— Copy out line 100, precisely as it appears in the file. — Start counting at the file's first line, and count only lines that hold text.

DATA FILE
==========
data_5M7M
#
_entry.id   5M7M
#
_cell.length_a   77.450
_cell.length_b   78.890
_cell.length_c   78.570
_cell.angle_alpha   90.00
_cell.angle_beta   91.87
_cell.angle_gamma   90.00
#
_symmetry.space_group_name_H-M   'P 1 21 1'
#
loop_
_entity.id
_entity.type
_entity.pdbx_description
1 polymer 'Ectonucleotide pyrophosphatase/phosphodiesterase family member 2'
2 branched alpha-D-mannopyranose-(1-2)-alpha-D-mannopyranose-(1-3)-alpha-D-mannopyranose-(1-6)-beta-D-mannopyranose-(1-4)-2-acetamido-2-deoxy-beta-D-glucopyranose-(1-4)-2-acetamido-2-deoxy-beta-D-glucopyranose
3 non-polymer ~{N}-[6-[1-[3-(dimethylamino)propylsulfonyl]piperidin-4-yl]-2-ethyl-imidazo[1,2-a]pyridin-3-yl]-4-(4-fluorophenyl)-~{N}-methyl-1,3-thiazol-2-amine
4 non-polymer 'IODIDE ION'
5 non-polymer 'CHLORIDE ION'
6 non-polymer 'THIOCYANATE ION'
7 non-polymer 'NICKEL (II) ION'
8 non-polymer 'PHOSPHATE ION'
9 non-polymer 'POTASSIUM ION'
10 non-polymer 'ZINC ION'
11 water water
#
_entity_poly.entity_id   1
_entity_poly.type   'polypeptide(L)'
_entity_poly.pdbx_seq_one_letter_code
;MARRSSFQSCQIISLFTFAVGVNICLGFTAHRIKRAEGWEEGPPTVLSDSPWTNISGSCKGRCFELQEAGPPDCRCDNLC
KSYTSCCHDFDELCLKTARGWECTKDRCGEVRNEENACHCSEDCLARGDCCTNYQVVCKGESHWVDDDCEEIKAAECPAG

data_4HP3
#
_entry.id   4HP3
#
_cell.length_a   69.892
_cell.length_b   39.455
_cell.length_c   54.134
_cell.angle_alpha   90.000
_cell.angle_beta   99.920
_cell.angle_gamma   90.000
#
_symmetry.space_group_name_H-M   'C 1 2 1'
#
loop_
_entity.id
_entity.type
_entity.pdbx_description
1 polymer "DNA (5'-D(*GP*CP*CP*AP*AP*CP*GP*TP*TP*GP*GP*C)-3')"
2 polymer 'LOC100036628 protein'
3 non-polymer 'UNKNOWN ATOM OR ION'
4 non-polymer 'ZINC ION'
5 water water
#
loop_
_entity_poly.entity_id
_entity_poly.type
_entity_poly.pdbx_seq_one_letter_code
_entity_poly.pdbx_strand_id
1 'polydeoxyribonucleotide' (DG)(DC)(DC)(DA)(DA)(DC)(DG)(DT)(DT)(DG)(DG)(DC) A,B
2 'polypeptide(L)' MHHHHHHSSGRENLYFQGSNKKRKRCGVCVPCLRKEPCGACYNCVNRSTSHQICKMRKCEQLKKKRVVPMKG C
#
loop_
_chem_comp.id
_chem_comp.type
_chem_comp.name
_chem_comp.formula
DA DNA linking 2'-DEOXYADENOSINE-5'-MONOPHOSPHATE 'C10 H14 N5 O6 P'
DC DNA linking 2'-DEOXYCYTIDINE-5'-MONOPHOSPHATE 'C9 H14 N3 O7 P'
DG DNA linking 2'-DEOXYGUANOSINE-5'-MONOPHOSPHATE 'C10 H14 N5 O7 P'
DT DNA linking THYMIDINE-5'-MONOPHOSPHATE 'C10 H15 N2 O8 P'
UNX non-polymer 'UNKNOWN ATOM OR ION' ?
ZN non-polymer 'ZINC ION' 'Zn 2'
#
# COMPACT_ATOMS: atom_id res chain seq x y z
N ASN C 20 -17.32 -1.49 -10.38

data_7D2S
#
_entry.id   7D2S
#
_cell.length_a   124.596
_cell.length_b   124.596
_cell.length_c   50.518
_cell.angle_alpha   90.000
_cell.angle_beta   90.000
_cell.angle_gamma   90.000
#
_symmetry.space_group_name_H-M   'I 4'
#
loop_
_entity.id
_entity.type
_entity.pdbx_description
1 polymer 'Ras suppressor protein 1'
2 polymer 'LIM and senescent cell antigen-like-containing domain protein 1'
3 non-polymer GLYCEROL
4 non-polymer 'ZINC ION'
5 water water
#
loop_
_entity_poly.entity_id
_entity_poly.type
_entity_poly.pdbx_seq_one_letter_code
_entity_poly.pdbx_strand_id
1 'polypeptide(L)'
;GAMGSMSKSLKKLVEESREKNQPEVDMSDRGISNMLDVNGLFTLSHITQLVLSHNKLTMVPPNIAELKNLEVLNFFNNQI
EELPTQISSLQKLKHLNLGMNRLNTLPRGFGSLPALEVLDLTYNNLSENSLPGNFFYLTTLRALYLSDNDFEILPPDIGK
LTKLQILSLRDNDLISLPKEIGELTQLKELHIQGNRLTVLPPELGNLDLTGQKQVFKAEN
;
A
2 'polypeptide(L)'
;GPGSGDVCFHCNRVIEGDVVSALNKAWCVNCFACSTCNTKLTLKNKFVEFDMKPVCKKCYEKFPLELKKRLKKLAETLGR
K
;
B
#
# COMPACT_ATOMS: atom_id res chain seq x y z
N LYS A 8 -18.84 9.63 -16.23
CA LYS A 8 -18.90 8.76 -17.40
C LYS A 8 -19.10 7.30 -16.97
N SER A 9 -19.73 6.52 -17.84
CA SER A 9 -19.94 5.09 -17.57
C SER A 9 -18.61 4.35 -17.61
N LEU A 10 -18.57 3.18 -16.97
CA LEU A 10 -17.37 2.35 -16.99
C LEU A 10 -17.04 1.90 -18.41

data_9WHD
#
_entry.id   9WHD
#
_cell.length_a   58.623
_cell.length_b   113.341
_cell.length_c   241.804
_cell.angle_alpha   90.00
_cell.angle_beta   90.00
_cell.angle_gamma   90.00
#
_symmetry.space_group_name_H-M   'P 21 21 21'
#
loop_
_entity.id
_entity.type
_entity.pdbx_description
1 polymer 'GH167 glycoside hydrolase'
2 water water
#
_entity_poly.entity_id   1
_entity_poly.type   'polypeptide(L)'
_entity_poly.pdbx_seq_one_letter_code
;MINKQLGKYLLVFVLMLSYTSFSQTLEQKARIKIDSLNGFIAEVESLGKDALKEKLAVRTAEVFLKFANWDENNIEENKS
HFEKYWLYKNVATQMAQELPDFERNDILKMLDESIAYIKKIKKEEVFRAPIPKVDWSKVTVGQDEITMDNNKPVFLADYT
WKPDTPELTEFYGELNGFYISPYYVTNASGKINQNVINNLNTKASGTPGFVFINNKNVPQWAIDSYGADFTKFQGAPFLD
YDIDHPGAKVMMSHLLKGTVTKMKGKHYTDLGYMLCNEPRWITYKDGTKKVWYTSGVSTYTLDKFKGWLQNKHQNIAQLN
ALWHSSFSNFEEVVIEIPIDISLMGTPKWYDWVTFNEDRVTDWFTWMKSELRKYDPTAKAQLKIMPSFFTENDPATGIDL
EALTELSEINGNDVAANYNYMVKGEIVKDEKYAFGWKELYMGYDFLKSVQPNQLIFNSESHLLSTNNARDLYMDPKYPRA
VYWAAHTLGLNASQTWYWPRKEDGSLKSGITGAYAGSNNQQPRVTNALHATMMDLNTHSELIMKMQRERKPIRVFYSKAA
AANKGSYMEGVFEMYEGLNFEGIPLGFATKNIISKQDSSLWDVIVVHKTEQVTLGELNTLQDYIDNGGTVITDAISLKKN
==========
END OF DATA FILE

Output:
4 non-polymer 'ZINC ION'